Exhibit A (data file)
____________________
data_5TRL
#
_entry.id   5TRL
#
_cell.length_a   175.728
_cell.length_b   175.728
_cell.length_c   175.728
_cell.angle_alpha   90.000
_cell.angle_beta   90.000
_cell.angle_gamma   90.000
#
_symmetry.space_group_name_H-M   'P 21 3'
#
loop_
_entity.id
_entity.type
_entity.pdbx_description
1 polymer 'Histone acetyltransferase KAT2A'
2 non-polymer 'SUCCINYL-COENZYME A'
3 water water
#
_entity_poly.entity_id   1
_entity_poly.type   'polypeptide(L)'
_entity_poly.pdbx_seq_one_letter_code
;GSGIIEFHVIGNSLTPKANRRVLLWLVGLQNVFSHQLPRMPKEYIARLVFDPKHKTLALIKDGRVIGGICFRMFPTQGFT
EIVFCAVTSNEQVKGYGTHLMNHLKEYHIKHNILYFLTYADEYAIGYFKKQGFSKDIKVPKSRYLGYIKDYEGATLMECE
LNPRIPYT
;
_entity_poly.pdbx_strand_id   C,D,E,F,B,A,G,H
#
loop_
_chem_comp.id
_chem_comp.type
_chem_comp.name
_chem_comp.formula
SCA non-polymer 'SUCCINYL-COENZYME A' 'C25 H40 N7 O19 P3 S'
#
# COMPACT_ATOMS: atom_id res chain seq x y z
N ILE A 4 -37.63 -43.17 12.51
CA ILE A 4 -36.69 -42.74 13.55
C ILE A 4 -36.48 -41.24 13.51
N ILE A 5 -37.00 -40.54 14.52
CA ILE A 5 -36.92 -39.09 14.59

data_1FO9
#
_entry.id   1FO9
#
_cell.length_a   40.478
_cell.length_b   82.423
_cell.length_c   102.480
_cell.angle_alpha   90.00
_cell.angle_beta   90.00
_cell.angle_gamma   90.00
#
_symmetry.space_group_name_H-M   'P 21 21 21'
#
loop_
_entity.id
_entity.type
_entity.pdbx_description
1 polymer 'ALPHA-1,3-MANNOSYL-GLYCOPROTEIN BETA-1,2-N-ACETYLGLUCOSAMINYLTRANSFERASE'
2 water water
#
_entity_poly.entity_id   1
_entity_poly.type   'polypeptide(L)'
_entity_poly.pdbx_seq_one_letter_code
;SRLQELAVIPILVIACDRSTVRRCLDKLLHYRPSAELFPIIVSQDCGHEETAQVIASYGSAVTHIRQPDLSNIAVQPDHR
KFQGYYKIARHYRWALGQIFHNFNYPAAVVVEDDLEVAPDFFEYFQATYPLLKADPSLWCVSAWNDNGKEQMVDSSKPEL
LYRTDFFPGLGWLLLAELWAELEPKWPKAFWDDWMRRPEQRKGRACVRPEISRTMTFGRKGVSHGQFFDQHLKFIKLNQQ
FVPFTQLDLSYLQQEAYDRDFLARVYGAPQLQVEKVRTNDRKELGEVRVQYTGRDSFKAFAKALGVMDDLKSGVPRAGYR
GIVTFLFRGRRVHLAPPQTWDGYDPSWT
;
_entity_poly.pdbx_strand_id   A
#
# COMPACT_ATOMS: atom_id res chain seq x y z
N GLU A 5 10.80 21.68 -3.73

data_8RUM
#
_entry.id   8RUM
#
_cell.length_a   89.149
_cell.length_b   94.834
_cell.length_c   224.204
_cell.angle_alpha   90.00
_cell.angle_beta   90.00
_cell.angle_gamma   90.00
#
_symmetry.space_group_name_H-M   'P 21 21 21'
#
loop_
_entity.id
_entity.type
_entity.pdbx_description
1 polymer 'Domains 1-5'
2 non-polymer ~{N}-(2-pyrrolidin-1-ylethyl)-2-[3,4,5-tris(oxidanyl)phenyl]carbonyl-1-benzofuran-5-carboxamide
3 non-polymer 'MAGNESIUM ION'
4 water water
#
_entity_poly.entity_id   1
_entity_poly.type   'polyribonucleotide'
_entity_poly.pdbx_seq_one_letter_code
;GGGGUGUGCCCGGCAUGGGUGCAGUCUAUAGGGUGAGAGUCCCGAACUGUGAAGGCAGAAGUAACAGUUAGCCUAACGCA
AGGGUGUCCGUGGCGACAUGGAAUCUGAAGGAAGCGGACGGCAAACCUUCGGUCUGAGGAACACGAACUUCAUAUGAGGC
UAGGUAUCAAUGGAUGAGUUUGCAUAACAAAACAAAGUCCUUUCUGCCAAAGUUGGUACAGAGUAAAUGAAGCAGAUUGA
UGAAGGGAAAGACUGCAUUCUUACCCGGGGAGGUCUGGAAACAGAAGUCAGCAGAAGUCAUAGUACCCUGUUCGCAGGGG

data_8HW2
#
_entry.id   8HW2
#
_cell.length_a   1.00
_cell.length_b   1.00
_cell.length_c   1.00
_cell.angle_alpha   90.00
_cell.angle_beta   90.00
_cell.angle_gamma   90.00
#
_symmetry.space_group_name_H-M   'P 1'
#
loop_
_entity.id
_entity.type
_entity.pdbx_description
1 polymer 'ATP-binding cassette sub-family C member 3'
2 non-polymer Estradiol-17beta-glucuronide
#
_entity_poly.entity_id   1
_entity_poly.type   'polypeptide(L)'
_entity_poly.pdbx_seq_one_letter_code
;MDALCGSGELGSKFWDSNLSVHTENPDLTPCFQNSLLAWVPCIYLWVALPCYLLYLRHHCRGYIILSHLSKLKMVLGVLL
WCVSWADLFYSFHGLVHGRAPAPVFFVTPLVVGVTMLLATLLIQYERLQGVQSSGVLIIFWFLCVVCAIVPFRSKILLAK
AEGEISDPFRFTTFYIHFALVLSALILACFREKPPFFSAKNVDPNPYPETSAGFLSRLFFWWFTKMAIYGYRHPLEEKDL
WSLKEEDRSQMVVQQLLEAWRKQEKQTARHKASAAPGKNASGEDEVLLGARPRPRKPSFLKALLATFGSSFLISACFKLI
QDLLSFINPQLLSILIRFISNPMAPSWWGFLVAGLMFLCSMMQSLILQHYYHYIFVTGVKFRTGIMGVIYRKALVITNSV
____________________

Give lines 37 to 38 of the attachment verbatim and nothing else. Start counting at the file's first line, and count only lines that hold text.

#
# COMPACT_ATOMS: atom_id res chain seq x y z